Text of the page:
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I'm not familiar with the "RNA World" hypothesis.. but basically, some people think that RNA--being simpler than DNA and more common in single celled organisms, and nonliving organic vectors (like viruses)... it must have come first then, due to the previous. Having come first, then, it should be present at higher levels in older organisms and proto-organisms.
As agreene says, the RNA world hypothesis has it that the earliest living organisms had only RNA. DNA evolved later as a specialized, more efficient, stabler information storage medium and proteins also evolved later as specialized, more efficient molecular machinery. RNA has both information storage and transmission capabilities (it is an info containing sequence) and mechanic properties like proteins, so theoretically life could function with RNA alone. I'd just like to add that this is a relatively recent theory: for the last sixty years, everyone has followed the "central dogma" of biology: DNA --> RNA --> Protein. But the discovery of many different types of RNA molecule with many different functions are the basis of this newer (and still controversial) theory.
The way is because from RNA you can actually create DNA via reverse transcription. RNA can encode a protein called a reverse transcriptase who can synthesize DNA off of the RNA strand, and then in the case of reverse transcription that DNA can be inserted into other DNA molecules using a protein called an integrase. RNA both stores information and can create products to act off of the information stored in it, thereby avoiding the chicken/egg question because it doesn't do either or, but both. And Blues, while you say this is controversial, reverse transcription is a very real thing; it's how HIV infects cells and that's how (although it's in the form of etrotransposons) our genome is filled with 50% junk.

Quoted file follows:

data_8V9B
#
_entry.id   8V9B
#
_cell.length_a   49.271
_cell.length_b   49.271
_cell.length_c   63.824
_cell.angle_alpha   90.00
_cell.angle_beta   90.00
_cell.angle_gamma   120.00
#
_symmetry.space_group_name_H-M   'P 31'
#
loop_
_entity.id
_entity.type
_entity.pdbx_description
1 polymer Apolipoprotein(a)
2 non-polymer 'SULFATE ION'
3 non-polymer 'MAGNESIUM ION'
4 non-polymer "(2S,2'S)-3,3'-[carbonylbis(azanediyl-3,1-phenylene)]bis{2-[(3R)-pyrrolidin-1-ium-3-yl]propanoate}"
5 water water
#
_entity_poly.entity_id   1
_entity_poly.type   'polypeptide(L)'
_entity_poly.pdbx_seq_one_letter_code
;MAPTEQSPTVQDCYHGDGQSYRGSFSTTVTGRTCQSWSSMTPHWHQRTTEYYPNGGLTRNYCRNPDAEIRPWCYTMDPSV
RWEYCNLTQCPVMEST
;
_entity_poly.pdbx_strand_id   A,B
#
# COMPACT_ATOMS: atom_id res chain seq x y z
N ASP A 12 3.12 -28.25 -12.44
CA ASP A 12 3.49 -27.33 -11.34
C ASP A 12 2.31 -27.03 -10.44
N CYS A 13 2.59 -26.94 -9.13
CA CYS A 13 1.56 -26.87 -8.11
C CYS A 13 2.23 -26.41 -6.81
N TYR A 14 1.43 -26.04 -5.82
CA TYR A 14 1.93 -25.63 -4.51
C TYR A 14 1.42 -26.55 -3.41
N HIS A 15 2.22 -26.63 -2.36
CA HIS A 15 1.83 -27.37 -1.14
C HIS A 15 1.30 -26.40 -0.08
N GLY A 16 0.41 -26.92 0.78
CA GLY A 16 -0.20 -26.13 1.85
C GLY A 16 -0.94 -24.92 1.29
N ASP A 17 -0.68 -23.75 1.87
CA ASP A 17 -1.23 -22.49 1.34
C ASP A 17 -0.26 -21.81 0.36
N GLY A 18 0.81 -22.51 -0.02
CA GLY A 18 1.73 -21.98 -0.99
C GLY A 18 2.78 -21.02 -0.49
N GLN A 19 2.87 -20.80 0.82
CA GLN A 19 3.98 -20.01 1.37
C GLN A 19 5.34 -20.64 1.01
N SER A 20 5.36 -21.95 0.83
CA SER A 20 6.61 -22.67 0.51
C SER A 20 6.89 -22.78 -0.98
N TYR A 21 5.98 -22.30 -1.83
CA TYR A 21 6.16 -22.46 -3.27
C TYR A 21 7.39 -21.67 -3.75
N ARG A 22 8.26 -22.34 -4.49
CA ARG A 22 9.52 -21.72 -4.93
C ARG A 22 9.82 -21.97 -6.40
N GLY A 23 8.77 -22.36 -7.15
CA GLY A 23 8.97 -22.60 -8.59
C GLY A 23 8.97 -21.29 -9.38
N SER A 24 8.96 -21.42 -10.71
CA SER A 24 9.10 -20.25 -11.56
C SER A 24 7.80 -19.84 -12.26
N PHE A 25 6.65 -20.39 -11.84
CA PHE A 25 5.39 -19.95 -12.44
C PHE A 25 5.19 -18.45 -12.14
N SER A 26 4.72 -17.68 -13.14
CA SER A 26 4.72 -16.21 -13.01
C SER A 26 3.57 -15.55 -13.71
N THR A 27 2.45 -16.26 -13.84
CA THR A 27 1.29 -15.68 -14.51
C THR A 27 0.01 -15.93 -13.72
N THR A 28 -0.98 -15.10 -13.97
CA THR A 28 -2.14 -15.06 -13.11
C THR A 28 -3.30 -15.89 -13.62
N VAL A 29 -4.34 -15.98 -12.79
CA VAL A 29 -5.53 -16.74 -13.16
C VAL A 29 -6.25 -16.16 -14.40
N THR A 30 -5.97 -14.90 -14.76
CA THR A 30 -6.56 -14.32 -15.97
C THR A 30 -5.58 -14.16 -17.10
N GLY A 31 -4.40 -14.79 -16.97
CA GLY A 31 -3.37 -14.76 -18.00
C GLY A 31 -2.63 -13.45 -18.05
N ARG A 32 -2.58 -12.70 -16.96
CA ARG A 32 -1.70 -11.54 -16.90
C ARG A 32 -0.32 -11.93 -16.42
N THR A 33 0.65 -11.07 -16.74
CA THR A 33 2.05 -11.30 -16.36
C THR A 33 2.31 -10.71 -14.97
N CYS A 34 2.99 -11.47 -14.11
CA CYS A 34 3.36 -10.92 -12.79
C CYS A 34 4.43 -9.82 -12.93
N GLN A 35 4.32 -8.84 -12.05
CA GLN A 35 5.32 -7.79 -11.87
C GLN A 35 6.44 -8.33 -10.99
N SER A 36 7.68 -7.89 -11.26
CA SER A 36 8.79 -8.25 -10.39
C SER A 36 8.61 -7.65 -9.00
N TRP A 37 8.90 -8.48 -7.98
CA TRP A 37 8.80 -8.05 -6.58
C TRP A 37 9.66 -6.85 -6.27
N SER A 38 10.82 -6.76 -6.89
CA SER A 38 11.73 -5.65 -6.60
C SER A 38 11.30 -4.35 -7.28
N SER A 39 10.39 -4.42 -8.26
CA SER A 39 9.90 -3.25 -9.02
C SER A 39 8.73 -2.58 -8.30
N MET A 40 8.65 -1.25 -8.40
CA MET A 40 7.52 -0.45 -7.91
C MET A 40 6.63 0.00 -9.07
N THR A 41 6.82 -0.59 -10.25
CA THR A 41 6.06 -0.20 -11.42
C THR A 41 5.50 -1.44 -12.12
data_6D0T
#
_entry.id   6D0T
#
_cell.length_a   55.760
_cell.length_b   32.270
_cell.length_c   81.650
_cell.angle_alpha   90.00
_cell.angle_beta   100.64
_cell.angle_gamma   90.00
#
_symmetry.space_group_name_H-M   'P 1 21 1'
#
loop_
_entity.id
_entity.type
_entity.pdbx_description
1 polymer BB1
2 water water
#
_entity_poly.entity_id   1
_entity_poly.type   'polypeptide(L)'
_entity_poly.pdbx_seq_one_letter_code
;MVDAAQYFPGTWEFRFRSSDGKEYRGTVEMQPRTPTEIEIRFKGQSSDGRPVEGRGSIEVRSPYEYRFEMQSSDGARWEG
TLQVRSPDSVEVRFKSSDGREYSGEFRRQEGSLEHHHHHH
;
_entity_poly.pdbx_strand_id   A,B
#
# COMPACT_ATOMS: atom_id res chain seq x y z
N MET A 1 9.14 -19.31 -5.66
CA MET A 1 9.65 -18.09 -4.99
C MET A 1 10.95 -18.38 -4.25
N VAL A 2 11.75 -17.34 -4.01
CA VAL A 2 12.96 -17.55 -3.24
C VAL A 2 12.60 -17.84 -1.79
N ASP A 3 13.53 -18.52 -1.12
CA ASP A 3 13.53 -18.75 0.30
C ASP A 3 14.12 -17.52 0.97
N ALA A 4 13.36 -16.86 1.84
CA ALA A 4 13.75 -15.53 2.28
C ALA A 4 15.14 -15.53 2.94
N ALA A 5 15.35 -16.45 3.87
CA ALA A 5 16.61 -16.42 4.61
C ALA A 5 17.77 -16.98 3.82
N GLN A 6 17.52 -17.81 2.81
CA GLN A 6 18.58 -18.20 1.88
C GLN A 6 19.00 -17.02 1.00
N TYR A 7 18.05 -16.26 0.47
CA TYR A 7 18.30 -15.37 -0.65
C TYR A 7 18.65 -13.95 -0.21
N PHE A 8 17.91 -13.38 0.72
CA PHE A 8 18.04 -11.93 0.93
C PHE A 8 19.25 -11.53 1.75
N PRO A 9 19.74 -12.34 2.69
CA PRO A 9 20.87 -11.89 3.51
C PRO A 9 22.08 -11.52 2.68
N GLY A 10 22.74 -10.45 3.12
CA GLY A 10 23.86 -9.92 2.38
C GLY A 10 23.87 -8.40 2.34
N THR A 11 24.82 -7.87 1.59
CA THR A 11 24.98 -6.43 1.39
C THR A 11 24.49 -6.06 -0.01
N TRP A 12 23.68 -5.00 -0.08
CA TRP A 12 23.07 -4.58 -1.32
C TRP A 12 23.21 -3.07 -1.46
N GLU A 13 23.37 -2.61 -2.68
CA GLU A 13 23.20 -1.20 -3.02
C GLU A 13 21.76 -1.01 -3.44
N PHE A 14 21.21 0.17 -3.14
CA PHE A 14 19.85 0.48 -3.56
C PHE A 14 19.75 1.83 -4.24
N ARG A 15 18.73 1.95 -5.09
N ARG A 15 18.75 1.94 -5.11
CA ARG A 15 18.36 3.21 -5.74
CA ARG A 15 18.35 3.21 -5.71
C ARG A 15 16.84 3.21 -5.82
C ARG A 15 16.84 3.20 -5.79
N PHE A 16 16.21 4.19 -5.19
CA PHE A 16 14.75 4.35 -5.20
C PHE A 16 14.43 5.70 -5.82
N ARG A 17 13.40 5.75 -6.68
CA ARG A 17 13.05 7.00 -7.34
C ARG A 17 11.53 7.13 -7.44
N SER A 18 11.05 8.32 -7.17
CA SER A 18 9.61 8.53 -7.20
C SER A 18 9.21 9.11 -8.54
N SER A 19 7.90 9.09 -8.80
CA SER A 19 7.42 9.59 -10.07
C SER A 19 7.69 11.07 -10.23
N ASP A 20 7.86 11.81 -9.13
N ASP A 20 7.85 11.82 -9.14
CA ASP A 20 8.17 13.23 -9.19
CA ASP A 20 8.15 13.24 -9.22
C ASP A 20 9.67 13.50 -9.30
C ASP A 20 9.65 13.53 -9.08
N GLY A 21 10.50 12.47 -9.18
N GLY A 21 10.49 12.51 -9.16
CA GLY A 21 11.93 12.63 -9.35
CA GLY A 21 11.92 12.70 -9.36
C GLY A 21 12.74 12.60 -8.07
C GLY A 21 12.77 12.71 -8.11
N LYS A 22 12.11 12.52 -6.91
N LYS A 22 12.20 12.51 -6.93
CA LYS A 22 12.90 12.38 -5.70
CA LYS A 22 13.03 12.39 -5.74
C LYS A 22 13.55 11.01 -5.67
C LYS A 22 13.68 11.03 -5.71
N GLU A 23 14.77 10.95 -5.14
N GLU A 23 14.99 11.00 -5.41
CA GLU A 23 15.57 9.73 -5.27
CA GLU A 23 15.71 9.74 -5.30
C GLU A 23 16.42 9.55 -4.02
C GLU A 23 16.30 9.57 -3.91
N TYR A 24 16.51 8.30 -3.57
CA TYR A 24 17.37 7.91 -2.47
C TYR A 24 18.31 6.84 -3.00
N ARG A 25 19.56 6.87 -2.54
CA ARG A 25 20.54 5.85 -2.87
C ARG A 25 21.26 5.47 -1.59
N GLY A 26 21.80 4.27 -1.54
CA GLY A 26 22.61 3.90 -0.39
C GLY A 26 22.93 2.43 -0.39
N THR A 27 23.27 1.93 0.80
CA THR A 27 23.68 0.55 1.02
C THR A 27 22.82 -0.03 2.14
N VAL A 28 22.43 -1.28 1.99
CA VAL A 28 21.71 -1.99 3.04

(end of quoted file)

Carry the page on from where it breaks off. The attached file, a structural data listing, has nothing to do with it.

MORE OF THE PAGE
Reverse transcription simplified for you: a tRNA will "prime" the DNA synthesis complimentary to the RNA strand that RNA strand will be degraded, leaving a single strand DNA that DNA will have a complimentary strand synthesized across from it to make a double-stranded DNA
Thank you for the simplified description of reverse transcription. When I said that the RNA world hypothesis is new and controversial, I meant that it was proposed relatively recently. If 1986 counts as relatively recent. And by "controversial" I meant that my former dean of science absolutely gutted an assistant prof who mentioned it in a lecture. Some people are not tolerant of ideas that were not in the intro book when they were in school. That is all.
i think that the reason it can be controversial is the fact that no living organism uses reversetranscriptase. There are a handful of retrovirus that use it--but nothing else. As it happens all of these virus tend to be "new" to the pathology lexicon and so some think this might be an example of a new niche--not an old one.